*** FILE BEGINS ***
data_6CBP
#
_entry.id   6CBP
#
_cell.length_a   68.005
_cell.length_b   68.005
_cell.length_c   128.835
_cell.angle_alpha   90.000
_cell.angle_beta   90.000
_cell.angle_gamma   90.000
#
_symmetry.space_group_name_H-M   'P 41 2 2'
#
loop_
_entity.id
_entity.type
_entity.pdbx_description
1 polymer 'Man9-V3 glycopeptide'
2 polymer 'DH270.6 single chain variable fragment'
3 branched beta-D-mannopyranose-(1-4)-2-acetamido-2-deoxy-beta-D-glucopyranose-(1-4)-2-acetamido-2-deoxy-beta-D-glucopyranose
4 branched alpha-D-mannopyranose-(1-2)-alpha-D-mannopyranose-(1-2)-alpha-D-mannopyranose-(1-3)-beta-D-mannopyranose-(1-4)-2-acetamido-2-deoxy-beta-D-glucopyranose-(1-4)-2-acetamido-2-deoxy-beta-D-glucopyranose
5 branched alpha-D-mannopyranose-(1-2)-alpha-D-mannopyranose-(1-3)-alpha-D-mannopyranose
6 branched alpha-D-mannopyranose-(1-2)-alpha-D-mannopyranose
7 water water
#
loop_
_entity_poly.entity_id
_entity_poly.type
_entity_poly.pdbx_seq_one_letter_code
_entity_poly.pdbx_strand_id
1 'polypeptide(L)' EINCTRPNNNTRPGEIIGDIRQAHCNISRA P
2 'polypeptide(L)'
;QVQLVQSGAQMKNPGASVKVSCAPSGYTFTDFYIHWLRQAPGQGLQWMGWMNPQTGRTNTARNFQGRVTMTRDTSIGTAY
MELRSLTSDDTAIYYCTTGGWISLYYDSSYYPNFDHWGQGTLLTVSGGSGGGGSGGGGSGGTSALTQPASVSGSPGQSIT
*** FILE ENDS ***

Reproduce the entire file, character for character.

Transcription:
data_6CBP
#
_entry.id   6CBP
#
_cell.length_a   68.005
_cell.length_b   68.005
_cell.length_c   128.835
_cell.angle_alpha   90.000
_cell.angle_beta   90.000
_cell.angle_gamma   90.000
#
_symmetry.space_group_name_H-M   'P 41 2 2'
#
loop_
_entity.id
_entity.type
_entity.pdbx_description
1 polymer 'Man9-V3 glycopeptide'
2 polymer 'DH270.6 single chain variable fragment'
3 branched beta-D-mannopyranose-(1-4)-2-acetamido-2-deoxy-beta-D-glucopyranose-(1-4)-2-acetamido-2-deoxy-beta-D-glucopyranose
4 branched alpha-D-mannopyranose-(1-2)-alpha-D-mannopyranose-(1-2)-alpha-D-mannopyranose-(1-3)-beta-D-mannopyranose-(1-4)-2-acetamido-2-deoxy-beta-D-glucopyranose-(1-4)-2-acetamido-2-deoxy-beta-D-glucopyranose
5 branched alpha-D-mannopyranose-(1-2)-alpha-D-mannopyranose-(1-3)-alpha-D-mannopyranose
6 branched alpha-D-mannopyranose-(1-2)-alpha-D-mannopyranose
7 water water
#
loop_
_entity_poly.entity_id
_entity_poly.type
_entity_poly.pdbx_seq_one_letter_code
_entity_poly.pdbx_strand_id
1 'polypeptide(L)' EINCTRPNNNTRPGEIIGDIRQAHCNISRA P
2 'polypeptide(L)'
;QVQLVQSGAQMKNPGASVKVSCAPSGYTFTDFYIHWLRQAPGQGLQWMGWMNPQTGRTNTARNFQGRVTMTRDTSIGTAY
MELRSLTSDDTAIYYCTTGGWISLYYDSSYYPNFDHWGQGTLLTVSGGSGGGGSGGGGSGGTSALTQPASVSGSPGQSIT